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Short supplies boost prices for Israeli fresh herbs

Unusual weather across several regions that grow fresh herbs has led to a global shortage, and that's boosted prices for Israeli growers. But, while the shortage has papered over some of the difficulties Israeli growers have faced in recent years, the industry there must make changes in order to remain competitive on the world market.



“The weather, not just in Israel but all over the world, has been disastrous, and that's caused a lot of changes in the field,” said Omer Kamp of Arava Export Growers. “Second, local production in Europe was completely diminished in September. We were supposed to have supplies into October, but now we have big shortages.” In addition to a supply-side problem, shortages have been pronounced because of increased demand. With Europe still feeling the effects of an economic recession, consumers have not gone out to eat as often. When they stay home, they won't use fresh herbs in their cooking as efficiently as restaurants do, so consumption has been on the rise.



“The shortages have been good for growers and the industry because people are paying more and it's solved the currency issue,” said Kamp. “I think these shortages will continue into October because I've gotten calls from people I've never gotten calls from, and they're asking for fresh herbs.” But in the long term, Kamp acknowledged that competition from growers in Africa, particularly Kenya, could threaten Israeli growers.



“It's been a bad few years, and some growers have just closed down because they ran out of money,” said Kamp. “You see a reflection of that in the acreage. For fresh herbs it's not so much because you know the prices and if you have a bad year you can close down in a day, so you are more flexible. But for something like capsicum, you sell on consignment and you take a big chance.” Because of that, Kamp estimated that acreage for fresh herbs is down about five percent from the previous season, but acreage for all fresh produce is down by about 15 percent.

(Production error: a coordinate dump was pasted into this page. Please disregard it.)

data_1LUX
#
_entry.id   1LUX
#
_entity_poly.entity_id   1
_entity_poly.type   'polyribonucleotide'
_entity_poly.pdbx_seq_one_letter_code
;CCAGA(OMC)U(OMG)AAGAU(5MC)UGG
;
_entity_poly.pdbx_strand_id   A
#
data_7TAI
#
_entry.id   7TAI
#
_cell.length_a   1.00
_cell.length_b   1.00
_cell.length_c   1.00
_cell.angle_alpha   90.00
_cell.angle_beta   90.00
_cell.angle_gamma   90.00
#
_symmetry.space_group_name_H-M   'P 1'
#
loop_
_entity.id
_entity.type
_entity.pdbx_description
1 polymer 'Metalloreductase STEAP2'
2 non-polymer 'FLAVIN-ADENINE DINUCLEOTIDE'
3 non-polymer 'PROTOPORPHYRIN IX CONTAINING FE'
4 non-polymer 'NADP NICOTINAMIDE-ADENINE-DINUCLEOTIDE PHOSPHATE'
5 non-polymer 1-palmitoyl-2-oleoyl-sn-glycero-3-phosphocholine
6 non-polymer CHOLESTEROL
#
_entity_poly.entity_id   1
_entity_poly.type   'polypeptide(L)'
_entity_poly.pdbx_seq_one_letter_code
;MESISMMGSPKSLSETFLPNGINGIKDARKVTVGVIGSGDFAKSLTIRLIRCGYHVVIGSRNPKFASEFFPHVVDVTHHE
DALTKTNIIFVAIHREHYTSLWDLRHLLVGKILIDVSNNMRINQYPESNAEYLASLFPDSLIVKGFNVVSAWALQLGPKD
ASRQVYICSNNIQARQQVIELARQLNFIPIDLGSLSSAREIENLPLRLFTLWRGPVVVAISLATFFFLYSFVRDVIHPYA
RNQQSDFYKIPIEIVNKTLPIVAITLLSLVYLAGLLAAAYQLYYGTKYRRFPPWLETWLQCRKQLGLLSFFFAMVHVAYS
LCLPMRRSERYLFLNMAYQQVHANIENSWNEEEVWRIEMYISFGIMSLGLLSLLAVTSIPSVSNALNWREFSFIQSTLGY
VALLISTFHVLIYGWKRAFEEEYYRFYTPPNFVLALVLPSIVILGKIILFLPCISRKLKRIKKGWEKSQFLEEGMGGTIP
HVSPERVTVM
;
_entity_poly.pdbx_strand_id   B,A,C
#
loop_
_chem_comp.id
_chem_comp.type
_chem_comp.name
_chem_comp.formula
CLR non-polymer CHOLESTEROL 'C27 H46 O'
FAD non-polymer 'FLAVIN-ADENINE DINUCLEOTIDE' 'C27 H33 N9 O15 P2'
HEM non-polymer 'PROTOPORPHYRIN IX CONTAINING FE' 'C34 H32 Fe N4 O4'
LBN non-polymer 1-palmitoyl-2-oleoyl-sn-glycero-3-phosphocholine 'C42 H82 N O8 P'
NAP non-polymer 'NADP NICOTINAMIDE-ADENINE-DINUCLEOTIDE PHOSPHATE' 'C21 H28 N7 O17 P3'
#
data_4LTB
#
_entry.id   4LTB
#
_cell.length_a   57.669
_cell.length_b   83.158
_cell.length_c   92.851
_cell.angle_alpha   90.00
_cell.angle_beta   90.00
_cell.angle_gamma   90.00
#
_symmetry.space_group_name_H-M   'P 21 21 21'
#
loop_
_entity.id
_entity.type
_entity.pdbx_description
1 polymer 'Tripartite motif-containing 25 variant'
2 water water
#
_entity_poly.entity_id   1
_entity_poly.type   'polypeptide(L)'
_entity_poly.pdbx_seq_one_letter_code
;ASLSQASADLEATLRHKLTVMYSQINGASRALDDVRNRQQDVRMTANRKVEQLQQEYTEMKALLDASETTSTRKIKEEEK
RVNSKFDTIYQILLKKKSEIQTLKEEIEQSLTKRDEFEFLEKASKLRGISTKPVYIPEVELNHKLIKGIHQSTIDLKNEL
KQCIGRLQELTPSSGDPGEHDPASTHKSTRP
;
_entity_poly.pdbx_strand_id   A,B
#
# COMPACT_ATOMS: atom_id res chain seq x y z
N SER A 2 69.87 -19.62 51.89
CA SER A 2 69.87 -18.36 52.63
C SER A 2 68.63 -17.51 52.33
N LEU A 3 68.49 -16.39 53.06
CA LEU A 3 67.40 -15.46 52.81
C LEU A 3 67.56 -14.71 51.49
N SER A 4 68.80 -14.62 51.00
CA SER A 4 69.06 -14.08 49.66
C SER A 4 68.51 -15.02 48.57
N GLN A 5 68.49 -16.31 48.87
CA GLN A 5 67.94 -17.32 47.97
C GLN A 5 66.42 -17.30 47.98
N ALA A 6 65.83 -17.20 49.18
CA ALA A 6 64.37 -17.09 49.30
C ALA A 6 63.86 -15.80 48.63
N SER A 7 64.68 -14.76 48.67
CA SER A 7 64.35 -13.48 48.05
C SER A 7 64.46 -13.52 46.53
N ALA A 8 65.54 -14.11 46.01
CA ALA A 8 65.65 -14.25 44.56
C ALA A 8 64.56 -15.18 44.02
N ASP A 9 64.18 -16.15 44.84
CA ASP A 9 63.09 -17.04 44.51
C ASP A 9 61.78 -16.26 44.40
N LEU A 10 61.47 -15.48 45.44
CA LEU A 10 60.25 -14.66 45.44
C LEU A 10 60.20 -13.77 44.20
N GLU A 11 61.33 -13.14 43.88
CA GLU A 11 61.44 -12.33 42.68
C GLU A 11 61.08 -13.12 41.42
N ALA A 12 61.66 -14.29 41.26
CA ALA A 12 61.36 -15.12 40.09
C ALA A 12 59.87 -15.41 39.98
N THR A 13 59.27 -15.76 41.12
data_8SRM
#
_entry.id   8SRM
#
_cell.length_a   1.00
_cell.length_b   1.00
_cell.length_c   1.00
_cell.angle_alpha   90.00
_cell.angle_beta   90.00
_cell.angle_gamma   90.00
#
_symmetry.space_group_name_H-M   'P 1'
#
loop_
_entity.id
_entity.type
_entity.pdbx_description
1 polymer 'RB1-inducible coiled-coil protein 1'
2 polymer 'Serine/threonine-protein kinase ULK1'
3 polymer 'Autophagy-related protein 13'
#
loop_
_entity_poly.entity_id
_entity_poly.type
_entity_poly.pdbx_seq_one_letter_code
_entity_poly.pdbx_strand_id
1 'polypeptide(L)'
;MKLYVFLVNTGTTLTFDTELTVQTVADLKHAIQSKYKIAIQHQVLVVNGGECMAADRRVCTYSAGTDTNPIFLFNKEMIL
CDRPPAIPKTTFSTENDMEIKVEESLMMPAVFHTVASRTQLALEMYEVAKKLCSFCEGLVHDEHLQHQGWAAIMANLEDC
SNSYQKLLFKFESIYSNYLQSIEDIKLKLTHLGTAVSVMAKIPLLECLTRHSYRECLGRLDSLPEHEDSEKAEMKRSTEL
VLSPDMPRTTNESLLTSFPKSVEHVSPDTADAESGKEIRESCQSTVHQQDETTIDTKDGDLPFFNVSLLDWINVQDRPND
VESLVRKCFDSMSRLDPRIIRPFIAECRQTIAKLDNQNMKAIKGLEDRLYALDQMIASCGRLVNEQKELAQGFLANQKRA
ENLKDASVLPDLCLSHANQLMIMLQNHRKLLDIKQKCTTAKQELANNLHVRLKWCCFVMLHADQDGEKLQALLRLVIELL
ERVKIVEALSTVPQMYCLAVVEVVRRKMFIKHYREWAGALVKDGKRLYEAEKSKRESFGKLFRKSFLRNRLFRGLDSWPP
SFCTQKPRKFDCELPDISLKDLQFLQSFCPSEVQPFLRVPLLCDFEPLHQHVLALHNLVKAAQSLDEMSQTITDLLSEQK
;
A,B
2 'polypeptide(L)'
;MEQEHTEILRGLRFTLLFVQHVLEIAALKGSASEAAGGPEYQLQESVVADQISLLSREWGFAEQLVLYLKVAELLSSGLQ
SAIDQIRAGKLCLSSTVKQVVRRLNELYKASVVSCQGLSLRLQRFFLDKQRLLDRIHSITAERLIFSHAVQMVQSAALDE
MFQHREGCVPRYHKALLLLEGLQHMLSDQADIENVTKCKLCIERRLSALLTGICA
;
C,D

“You can work in cooperation with growers in Africa in the short run, and we do work with them, but that's not a solution in the long run,” said Kamp. “Everyone will benefit for about three or five years with cooperation, but after a while, growers in Kenya will realize that they can do their own marketing and they will cut out the middleman.” For that reason, Kamp believes the way forward is for Israeli growers to adjust and innovate in order to compete with rising competition.



“For capsicum, for example, we will export more because more exporters closed down, but Israel, as a whole, will export less,” said Kamp. “For the future, we have to be innovative and make modifications or we will have no future.”

For more information:
Omer kamp
Arava Export Growers
Email: omer@arv.co.il
www.arv.co.il

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